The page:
Bill Named After Jersey City Police Officer Shot and Killed During Drug Store Robbery
(TRENTON) — Assembly Democratic legislation sponsored by Carmelo Garcia, Charles Mainor, Raj Mukherji, Jason O’Donnell and Shavonda Sumter to expand the scope of current law regulating armed security guards in New Jersey was approved 39-0 Monday by the Senate, giving it final legislative approval.
The bill (A-4105), entitled “Detective Melvin Vincent Santiago’s Law,” was named in honor of the 23-year-old Jersey City rookie police officer tragically killed by a suspect who grabbed a gun from a Walgreen’s security guard and open-fired on Santiago in his police vehicle as he responded to the armed robbery.
“Detective Melvin Vincent Santiago was just beginning his career in law enforcement. His shooting was a grave tragedy,” said Garcia (D-Hudson). “Security guards are hired by businesses to deter potential criminal activity and protect property. They are the first on the scene and, often, the first line of communication with the police.”
“To deter incidents like the one in Hudson from happening again, more education, training and stronger gun safety requirements are vital professional tools that will be necessary for security guards to have going forward,” Mainor (D-Hudson). “Expanding current law will strengthen requirements for security and help to ensure all guards are better prepared to handle any situation that arises while they are on duty.”
Under the “Security Office Registration Act,” or SORA, security guards employed by security guard companies are strictly regulated by the Division of State Police. This bill extends SORA’s provisions to armed security guards employed by private companies.
Specifically under the bill, any person employed as an in-house security officer who is required to carry a firearm as part of his or her duties by a company that maintains a proprietary or in-house security function is required to register with the Superintendent of State Police and complete an education and training course. Under current law, only security officers who are employed by a “security officer company” that furnishes security services to other entities are required to register with the superintendent.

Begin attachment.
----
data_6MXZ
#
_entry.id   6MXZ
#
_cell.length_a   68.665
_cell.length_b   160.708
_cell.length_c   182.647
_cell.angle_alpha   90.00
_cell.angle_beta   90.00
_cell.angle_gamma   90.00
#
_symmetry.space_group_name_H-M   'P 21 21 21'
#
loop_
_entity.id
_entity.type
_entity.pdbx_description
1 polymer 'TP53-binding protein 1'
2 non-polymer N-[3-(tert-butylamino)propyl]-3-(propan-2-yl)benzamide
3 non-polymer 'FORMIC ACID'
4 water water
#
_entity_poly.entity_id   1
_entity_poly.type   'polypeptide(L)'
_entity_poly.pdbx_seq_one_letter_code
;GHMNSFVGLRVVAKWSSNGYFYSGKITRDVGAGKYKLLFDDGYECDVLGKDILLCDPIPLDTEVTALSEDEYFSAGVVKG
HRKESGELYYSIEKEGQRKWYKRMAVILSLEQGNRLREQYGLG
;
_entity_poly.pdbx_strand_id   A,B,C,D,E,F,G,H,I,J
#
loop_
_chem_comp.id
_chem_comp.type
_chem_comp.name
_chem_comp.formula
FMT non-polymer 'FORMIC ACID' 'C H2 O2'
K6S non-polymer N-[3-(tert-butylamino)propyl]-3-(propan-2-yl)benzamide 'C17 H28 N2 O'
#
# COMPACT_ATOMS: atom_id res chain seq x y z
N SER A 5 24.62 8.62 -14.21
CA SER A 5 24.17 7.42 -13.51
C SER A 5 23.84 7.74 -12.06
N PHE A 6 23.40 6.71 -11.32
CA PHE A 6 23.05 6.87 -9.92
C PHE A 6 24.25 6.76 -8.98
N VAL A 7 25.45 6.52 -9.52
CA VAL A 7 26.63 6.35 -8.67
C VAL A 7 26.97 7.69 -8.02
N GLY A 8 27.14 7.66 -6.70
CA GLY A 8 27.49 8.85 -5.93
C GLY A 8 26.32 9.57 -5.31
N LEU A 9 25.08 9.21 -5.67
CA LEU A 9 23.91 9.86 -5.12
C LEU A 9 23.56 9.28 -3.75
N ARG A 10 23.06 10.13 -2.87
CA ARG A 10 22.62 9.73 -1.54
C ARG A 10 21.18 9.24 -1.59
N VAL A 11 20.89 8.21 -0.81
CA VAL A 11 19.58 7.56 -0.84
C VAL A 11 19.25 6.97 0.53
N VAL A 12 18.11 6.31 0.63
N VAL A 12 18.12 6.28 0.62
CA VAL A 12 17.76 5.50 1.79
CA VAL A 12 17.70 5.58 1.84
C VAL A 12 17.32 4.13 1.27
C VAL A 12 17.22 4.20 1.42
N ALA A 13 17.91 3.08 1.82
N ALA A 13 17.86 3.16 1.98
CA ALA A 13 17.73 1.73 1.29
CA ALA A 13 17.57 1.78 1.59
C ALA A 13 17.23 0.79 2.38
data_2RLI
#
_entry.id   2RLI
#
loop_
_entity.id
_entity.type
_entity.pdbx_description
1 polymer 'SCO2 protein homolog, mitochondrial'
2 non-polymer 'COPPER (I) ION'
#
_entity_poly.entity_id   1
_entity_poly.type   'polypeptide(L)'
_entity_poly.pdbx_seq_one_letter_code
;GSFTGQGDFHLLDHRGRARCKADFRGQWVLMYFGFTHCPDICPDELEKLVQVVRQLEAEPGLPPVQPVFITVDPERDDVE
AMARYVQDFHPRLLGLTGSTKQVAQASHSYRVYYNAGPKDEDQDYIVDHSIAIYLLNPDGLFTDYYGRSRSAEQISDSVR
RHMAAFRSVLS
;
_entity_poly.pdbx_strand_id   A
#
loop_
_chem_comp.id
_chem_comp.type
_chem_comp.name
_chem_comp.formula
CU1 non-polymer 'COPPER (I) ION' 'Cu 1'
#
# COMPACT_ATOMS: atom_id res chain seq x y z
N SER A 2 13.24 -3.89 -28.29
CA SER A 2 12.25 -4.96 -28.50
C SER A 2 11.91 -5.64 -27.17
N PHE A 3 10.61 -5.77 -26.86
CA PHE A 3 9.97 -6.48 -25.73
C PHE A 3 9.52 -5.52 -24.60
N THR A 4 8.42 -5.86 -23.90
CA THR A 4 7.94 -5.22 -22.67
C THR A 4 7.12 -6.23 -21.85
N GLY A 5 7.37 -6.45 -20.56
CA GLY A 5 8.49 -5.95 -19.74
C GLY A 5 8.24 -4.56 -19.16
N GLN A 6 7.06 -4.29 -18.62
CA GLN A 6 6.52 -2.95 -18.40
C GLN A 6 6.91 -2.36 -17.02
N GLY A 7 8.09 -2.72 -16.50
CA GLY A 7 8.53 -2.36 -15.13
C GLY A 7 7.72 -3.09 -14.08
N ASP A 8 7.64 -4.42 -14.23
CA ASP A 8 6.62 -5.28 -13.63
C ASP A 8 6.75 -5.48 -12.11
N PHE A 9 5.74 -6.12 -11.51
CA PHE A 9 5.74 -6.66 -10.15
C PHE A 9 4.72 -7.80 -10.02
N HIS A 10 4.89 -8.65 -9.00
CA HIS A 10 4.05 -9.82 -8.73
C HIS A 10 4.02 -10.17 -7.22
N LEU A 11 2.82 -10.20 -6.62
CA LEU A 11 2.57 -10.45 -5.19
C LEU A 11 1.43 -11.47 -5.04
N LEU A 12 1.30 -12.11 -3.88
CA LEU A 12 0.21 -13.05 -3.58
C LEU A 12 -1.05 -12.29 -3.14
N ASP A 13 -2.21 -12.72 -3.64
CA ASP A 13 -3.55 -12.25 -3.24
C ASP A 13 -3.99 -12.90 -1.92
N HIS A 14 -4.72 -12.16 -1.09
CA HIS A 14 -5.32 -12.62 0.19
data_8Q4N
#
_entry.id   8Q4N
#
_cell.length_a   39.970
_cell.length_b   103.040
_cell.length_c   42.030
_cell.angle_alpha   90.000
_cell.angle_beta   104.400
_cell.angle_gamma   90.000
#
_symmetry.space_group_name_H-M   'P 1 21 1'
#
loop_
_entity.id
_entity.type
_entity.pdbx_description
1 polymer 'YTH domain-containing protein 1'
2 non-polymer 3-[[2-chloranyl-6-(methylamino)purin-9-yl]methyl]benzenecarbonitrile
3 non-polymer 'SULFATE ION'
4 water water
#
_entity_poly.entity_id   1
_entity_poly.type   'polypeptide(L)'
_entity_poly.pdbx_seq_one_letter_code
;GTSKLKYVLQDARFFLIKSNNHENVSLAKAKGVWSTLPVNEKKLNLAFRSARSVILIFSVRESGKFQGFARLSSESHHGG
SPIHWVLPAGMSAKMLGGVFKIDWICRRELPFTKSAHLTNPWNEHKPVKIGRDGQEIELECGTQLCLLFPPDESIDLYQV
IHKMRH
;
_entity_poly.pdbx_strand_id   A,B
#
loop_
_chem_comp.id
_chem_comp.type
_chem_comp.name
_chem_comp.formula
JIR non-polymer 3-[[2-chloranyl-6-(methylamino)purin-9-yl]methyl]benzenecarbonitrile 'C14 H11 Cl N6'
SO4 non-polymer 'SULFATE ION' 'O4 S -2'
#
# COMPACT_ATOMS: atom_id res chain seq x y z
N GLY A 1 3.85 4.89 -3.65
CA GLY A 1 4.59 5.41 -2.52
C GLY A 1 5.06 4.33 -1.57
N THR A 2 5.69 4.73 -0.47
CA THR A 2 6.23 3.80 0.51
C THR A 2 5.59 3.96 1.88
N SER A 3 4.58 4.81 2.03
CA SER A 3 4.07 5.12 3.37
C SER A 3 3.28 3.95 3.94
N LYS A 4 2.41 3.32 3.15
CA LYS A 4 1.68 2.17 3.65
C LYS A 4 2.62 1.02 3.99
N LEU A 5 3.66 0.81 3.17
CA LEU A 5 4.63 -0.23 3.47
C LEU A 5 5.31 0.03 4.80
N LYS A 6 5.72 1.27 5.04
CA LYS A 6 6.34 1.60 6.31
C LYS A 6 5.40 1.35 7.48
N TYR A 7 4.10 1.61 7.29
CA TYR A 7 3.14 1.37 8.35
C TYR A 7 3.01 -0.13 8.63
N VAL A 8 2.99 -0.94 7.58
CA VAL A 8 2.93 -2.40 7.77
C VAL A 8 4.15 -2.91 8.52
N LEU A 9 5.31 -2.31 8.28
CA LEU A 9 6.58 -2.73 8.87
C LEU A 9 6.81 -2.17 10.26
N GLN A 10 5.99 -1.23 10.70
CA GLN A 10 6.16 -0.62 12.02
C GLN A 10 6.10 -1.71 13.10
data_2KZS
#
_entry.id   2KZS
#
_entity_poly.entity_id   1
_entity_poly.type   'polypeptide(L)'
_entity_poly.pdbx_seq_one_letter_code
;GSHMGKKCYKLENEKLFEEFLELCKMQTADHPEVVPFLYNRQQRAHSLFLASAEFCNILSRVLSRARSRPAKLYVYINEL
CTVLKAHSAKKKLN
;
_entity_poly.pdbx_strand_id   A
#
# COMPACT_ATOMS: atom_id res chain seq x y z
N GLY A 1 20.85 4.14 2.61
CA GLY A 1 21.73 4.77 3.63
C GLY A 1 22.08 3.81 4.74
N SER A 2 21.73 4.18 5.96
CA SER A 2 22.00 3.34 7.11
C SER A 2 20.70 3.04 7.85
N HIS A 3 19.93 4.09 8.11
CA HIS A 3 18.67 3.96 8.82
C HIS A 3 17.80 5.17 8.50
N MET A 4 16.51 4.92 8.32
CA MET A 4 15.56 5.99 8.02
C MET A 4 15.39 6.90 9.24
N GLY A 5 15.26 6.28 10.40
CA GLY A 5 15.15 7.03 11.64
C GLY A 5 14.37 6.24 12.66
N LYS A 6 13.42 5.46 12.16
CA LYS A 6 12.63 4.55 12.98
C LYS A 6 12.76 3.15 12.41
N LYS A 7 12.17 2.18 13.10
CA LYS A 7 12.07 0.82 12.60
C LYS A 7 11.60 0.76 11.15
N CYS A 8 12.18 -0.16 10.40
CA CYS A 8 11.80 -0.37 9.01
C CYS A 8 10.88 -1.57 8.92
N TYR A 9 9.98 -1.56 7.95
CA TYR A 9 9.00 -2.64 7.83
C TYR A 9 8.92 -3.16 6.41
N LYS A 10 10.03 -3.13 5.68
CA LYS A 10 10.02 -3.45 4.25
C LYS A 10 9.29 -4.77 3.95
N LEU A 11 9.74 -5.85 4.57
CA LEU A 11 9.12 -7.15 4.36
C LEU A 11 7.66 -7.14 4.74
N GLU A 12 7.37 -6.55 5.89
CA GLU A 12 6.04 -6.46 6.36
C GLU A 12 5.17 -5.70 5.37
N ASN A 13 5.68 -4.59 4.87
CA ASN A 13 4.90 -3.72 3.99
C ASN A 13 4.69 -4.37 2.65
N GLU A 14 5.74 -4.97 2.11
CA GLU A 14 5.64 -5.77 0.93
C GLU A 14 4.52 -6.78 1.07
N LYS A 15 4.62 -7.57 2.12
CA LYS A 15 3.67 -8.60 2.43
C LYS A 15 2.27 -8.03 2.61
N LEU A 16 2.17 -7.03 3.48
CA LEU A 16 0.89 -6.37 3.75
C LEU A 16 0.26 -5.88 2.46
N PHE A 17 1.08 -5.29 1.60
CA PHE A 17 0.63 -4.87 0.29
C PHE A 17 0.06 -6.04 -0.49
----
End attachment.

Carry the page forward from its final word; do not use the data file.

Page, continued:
“It is very clear to us that current law needs to be changed to ensure better training of security officers for their jobs. Lives depend on these changes,” said Mukherji (D- Hudson). “Stronger training and requirements will help ensure tragedies such as this one are avoided in the future.”
“There must be increased cooperation and specific training for security guards on how to help law enforcement when they arrive on the scene,” said O’Donnell (D-Hudson). “Expanding current law to strengthen training and requirements will help to increase protection for officers and security professionals on the job.”
“The safety of our police officers, security guards and residents are on the line if we do not expand the law to require stricter training policies and requirements for security professionals,” said Sumter (D-Bergen, Passaic). “Security guards must be able to efficiently protect their workplace, themselves and most importantly, secure the weapon they carry. Their competence in security duties will help save lives.”
Hudson County PBA State Delegate Matt Stambuli said, “The passing of this law is crucial for the safety of all law enforcement officers, as well as the general public. Proper training and equipment would have, most certainly, prevented the death of Officer Santiago of the Jersey City Police Department. This law will also reduce the chances of similar violent acts from reoccurring in the future.”
Other requirements of SORA also would be extended to armed, in-house security officers. An armed in-house security officer would be required to be 18 years of age or older. A person convicted of any of the following crimes or offenses would not be permitted to register as a security officer:
- a crime of the first, second, third, or fourth degree;
- an offense involving the unlawful use, possession or sale of a controlled dangerous substance as defined under the law; or
- an offense where the issuance of a license would be contrary to the public interest, as determined by the superintendent.
A certified security officer instructor who violates SORA’s provisions would be guilty, under the bill, of a crime of the fourth degree ad subject to a civil penalty of up to $1,000 for a first offense and $2,500 for a subsequent offense. The violator’s registration also may be revoked or suspended. Registered in-house security officers also would be issued special identification cards, the illegal use of which would constitute a crime of the fourth degree.
The bill also requires a person employed as an in-house security officer before the bill’s effective date to complete the education and training program within one year following the enactment of the bill. A company employing an in-house security officer in violation of SORA is subject to a civil penalty not to exceed $10,000 for the first offense and not more than $20,000 for the second and subsequent offenses.
The bill also imposes additional requirements on all security officers under SORA:
- Security officers will be required to renew their registrations and complete the refresher course every year;
- Security guards will be required to wear standardized uniforms; and
- Security guards will be required to carry their handguns in a level 3 or higher retention level holster.
The West District of the Jersey City Police Department said that “support for the Detective Melvin Vincent Santiago Law runs deep throughout the law enforcement community” and applaud Assemblyman Garcia’s efforts to “implement changes in the private security industry that will ensure a safer environment for police officers and the citizens of New Jersey at large.”
The bill now goes to the governor.